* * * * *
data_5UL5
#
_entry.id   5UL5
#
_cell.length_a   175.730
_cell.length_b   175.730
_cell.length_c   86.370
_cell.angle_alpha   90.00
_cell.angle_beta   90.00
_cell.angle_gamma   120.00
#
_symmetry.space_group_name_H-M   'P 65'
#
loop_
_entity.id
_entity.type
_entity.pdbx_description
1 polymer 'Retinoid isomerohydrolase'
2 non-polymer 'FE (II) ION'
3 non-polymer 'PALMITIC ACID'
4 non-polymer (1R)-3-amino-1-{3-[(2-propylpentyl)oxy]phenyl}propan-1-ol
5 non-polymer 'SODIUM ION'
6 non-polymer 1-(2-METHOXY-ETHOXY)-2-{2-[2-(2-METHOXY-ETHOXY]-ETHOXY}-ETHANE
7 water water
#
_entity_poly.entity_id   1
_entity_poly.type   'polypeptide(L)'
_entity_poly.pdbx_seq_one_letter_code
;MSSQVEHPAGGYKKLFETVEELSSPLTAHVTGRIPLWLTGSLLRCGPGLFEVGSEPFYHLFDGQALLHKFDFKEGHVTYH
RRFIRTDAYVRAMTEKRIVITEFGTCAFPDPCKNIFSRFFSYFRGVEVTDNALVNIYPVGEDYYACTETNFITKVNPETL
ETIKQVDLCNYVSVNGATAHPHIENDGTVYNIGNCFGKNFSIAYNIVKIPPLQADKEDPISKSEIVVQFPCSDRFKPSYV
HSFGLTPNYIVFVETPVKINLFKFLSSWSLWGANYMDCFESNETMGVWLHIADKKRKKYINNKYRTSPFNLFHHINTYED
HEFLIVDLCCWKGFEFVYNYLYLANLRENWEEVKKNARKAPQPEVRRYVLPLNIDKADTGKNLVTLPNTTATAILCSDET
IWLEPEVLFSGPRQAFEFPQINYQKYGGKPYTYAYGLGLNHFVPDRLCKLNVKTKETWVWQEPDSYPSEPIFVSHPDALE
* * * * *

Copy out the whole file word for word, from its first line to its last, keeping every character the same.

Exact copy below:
data_5UL5
#
_entry.id   5UL5
#
_cell.length_a   175.730
_cell.length_b   175.730
_cell.length_c   86.370
_cell.angle_alpha   90.00
_cell.angle_beta   90.00
_cell.angle_gamma   120.00
#
_symmetry.space_group_name_H-M   'P 65'
#
loop_
_entity.id
_entity.type
_entity.pdbx_description
1 polymer 'Retinoid isomerohydrolase'
2 non-polymer 'FE (II) ION'
3 non-polymer 'PALMITIC ACID'
4 non-polymer (1R)-3-amino-1-{3-[(2-propylpentyl)oxy]phenyl}propan-1-ol
5 non-polymer 'SODIUM ION'
6 non-polymer 1-(2-METHOXY-ETHOXY)-2-{2-[2-(2-METHOXY-ETHOXY]-ETHOXY}-ETHANE
7 water water
#
_entity_poly.entity_id   1
_entity_poly.type   'polypeptide(L)'
_entity_poly.pdbx_seq_one_letter_code
;MSSQVEHPAGGYKKLFETVEELSSPLTAHVTGRIPLWLTGSLLRCGPGLFEVGSEPFYHLFDGQALLHKFDFKEGHVTYH
RRFIRTDAYVRAMTEKRIVITEFGTCAFPDPCKNIFSRFFSYFRGVEVTDNALVNIYPVGEDYYACTETNFITKVNPETL
ETIKQVDLCNYVSVNGATAHPHIENDGTVYNIGNCFGKNFSIAYNIVKIPPLQADKEDPISKSEIVVQFPCSDRFKPSYV
HSFGLTPNYIVFVETPVKINLFKFLSSWSLWGANYMDCFESNETMGVWLHIADKKRKKYINNKYRTSPFNLFHHINTYED
HEFLIVDLCCWKGFEFVYNYLYLANLRENWEEVKKNARKAPQPEVRRYVLPLNIDKADTGKNLVTLPNTTATAILCSDET
IWLEPEVLFSGPRQAFEFPQINYQKYGGKPYTYAYGLGLNHFVPDRLCKLNVKTKETWVWQEPDSYPSEPIFVSHPDALE